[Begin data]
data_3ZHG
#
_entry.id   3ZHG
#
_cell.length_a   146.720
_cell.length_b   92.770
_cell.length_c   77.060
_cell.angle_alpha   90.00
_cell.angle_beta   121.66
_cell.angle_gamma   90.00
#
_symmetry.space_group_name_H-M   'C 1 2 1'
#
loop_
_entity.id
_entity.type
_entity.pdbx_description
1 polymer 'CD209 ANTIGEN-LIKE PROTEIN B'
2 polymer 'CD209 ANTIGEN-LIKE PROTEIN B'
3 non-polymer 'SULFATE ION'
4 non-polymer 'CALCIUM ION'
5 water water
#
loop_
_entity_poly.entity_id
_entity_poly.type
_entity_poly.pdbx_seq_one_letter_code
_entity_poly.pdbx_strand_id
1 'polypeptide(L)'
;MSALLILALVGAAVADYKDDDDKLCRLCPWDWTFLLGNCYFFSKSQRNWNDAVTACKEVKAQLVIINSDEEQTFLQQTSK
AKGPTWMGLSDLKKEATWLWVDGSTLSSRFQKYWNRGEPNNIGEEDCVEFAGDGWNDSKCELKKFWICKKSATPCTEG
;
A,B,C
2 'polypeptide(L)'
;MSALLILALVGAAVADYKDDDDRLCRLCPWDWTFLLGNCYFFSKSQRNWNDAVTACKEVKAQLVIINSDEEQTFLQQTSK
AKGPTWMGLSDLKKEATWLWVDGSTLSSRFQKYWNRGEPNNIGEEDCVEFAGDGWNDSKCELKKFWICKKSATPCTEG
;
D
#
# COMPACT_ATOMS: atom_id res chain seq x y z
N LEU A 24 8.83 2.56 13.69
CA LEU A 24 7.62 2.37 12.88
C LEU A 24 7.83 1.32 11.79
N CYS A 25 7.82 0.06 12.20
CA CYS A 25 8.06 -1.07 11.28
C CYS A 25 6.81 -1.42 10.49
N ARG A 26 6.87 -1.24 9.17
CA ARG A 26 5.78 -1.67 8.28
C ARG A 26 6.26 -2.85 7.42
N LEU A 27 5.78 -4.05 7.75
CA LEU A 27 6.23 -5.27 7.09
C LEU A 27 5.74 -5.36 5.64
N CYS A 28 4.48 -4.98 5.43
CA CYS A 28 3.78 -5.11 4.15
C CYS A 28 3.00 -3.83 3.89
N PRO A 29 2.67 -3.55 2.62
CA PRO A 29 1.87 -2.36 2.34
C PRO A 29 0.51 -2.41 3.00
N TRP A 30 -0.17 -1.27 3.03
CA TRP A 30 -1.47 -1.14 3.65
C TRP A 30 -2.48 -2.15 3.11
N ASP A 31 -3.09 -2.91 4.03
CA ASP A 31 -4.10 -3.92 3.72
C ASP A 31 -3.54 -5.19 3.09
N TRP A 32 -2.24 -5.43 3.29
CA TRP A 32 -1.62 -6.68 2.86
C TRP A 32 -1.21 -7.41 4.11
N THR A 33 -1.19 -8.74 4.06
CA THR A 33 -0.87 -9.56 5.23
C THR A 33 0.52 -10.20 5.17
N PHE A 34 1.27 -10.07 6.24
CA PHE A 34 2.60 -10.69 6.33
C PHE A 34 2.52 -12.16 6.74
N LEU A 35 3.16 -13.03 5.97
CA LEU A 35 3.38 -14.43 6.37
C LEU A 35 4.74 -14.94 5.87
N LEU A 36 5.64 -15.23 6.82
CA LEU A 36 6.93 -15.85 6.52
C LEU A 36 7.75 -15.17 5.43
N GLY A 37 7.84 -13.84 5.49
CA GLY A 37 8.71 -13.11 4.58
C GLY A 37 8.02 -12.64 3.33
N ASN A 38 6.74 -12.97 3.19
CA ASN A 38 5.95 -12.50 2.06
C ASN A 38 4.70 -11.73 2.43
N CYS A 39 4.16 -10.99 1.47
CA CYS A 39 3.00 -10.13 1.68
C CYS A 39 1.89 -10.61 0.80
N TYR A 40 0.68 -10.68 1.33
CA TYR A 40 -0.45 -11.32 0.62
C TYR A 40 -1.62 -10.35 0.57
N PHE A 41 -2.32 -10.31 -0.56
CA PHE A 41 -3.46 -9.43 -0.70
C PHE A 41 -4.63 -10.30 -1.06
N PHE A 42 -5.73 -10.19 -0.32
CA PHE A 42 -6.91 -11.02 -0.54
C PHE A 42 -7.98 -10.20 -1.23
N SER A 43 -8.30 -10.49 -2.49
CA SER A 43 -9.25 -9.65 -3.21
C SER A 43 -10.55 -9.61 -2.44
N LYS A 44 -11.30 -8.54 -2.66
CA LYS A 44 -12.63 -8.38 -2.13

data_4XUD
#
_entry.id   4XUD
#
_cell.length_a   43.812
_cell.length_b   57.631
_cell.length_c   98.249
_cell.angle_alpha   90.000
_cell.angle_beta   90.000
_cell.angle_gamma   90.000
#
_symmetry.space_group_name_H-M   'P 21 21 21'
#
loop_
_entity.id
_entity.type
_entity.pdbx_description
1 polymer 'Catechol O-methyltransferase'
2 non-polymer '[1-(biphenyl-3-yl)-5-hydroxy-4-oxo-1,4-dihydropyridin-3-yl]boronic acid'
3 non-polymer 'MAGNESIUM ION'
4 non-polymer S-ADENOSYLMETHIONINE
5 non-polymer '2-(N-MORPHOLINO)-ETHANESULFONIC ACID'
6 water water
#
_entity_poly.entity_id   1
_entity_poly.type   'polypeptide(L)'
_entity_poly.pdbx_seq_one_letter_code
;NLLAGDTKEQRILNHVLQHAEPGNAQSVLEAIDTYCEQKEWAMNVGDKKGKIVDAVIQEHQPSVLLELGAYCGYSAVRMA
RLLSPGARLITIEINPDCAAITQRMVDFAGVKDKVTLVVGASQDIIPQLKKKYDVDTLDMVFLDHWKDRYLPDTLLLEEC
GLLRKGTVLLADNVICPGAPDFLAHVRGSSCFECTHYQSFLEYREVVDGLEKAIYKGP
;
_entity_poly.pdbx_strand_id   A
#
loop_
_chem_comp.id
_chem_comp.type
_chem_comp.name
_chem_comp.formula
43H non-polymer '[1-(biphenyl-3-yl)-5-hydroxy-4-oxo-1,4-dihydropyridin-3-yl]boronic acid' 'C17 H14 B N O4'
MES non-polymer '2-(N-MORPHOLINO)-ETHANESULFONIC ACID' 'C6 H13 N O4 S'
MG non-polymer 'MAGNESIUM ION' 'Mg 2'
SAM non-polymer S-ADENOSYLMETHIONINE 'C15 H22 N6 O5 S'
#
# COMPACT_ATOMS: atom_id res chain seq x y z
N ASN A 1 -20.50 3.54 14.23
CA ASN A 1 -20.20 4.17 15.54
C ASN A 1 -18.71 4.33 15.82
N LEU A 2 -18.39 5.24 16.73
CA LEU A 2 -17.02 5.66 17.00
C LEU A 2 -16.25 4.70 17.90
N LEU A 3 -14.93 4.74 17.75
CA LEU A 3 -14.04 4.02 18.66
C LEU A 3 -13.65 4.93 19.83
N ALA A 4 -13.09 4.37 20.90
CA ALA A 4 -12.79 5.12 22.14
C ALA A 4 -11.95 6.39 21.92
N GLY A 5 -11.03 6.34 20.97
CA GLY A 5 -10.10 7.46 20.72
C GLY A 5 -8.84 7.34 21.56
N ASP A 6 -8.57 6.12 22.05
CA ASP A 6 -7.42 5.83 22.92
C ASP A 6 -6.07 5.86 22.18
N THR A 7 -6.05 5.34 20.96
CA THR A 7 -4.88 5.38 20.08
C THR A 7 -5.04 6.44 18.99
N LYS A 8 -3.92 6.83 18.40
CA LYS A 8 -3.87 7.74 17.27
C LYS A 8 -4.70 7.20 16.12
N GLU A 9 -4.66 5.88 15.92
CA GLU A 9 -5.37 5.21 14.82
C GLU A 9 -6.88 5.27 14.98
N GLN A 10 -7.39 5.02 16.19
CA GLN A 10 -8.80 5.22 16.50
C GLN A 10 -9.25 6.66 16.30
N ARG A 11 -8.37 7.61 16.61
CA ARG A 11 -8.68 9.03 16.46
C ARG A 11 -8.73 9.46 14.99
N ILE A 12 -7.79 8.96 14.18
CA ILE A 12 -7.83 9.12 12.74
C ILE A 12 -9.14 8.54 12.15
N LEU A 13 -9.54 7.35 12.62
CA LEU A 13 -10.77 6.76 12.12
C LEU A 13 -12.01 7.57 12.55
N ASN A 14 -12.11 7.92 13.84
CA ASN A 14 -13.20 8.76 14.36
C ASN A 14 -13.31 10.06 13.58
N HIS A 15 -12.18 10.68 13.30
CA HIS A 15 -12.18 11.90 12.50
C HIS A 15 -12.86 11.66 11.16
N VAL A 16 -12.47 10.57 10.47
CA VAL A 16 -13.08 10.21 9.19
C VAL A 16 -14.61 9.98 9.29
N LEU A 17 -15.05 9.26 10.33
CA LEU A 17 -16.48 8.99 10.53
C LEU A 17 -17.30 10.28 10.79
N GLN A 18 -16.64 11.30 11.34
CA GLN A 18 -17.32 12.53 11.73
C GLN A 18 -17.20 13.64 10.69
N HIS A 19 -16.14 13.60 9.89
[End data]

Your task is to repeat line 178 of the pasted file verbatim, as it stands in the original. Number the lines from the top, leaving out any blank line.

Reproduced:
CA ARG A 11 -8.68 9.03 16.46